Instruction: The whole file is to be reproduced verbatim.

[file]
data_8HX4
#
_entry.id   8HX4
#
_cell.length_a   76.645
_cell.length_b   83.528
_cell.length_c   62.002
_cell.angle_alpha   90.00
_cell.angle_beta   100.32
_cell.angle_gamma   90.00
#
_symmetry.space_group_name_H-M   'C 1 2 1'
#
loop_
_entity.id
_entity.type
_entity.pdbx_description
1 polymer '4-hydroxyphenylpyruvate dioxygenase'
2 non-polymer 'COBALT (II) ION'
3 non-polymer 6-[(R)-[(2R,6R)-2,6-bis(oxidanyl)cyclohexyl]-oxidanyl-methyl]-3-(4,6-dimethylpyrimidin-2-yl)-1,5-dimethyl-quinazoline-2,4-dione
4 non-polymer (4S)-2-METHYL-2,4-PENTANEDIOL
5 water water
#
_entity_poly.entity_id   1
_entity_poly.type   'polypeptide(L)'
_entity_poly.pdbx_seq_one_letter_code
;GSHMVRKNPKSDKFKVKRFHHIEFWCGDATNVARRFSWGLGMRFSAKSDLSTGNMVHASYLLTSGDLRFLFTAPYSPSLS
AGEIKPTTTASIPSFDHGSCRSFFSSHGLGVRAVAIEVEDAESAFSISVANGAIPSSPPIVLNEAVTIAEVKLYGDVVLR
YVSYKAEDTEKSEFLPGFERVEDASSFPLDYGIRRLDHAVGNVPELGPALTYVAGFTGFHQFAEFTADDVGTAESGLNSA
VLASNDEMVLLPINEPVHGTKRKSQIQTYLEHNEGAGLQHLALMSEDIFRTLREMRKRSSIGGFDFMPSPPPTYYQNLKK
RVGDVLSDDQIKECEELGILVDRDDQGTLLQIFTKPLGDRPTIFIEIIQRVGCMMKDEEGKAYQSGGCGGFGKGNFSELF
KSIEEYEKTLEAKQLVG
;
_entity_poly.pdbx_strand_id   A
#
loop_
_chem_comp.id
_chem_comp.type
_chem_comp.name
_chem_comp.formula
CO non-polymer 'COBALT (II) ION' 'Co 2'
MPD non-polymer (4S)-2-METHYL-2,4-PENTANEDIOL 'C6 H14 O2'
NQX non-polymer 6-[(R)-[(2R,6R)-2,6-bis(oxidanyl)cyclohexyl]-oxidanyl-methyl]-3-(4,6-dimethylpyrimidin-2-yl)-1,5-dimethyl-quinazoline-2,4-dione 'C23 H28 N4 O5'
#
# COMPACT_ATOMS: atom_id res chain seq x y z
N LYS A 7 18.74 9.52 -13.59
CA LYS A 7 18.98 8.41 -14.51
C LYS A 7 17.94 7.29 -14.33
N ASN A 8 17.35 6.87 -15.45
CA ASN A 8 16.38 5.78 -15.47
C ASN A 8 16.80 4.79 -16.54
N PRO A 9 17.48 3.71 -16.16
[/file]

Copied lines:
data_8HX4
#
_entry.id   8HX4
#
_cell.length_a   76.645
_cell.length_b   83.528
_cell.length_c   62.002
_cell.angle_alpha   90.00
_cell.angle_beta   100.32
_cell.angle_gamma   90.00
#
_symmetry.space_group_name_H-M   'C 1 2 1'
#
loop_
_entity.id
_entity.type
_entity.pdbx_description
1 polymer '4-hydroxyphenylpyruvate dioxygenase'
2 non-polymer 'COBALT (II) ION'
3 non-polymer 6-[(R)-[(2R,6R)-2,6-bis(oxidanyl)cyclohexyl]-oxidanyl-methyl]-3-(4,6-dimethylpyrimidin-2-yl)-1,5-dimethyl-quinazoline-2,4-dione
4 non-polymer (4S)-2-METHYL-2,4-PENTANEDIOL
5 water water
#
_entity_poly.entity_id   1
_entity_poly.type   'polypeptide(L)'
_entity_poly.pdbx_seq_one_letter_code
;GSHMVRKNPKSDKFKVKRFHHIEFWCGDATNVARRFSWGLGMRFSAKSDLSTGNMVHASYLLTSGDLRFLFTAPYSPSLS
AGEIKPTTTASIPSFDHGSCRSFFSSHGLGVRAVAIEVEDAESAFSISVANGAIPSSPPIVLNEAVTIAEVKLYGDVVLR
YVSYKAEDTEKSEFLPGFERVEDASSFPLDYGIRRLDHAVGNVPELGPALTYVAGFTGFHQFAEFTADDVGTAESGLNSA
VLASNDEMVLLPINEPVHGTKRKSQIQTYLEHNEGAGLQHLALMSEDIFRTLREMRKRSSIGGFDFMPSPPPTYYQNLKK
RVGDVLSDDQIKECEELGILVDRDDQGTLLQIFTKPLGDRPTIFIEIIQRVGCMMKDEEGKAYQSGGCGGFGKGNFSELF
KSIEEYEKTLEAKQLVG
;
_entity_poly.pdbx_strand_id   A
#
loop_
_chem_comp.id
_chem_comp.type
_chem_comp.name
_chem_comp.formula
CO non-polymer 'COBALT (II) ION' 'Co 2'
MPD non-polymer (4S)-2-METHYL-2,4-PENTANEDIOL 'C6 H14 O2'
NQX non-polymer 6-[(R)-[(2R,6R)-2,6-bis(oxidanyl)cyclohexyl]-oxidanyl-methyl]-3-(4,6-dimethylpyrimidin-2-yl)-1,5-dimethyl-quinazoline-2,4-dione 'C23 H28 N4 O5'
#
# COMPACT_ATOMS: atom_id res chain seq x y z
N LYS A 7 18.74 9.52 -13.59
CA LYS A 7 18.98 8.41 -14.51
C LYS A 7 17.94 7.29 -14.33
N ASN A 8 17.35 6.87 -15.45
CA ASN A 8 16.38 5.78 -15.47
C ASN A 8 16.80 4.79 -16.54
N PRO A 9 17.48 3.71 -16.16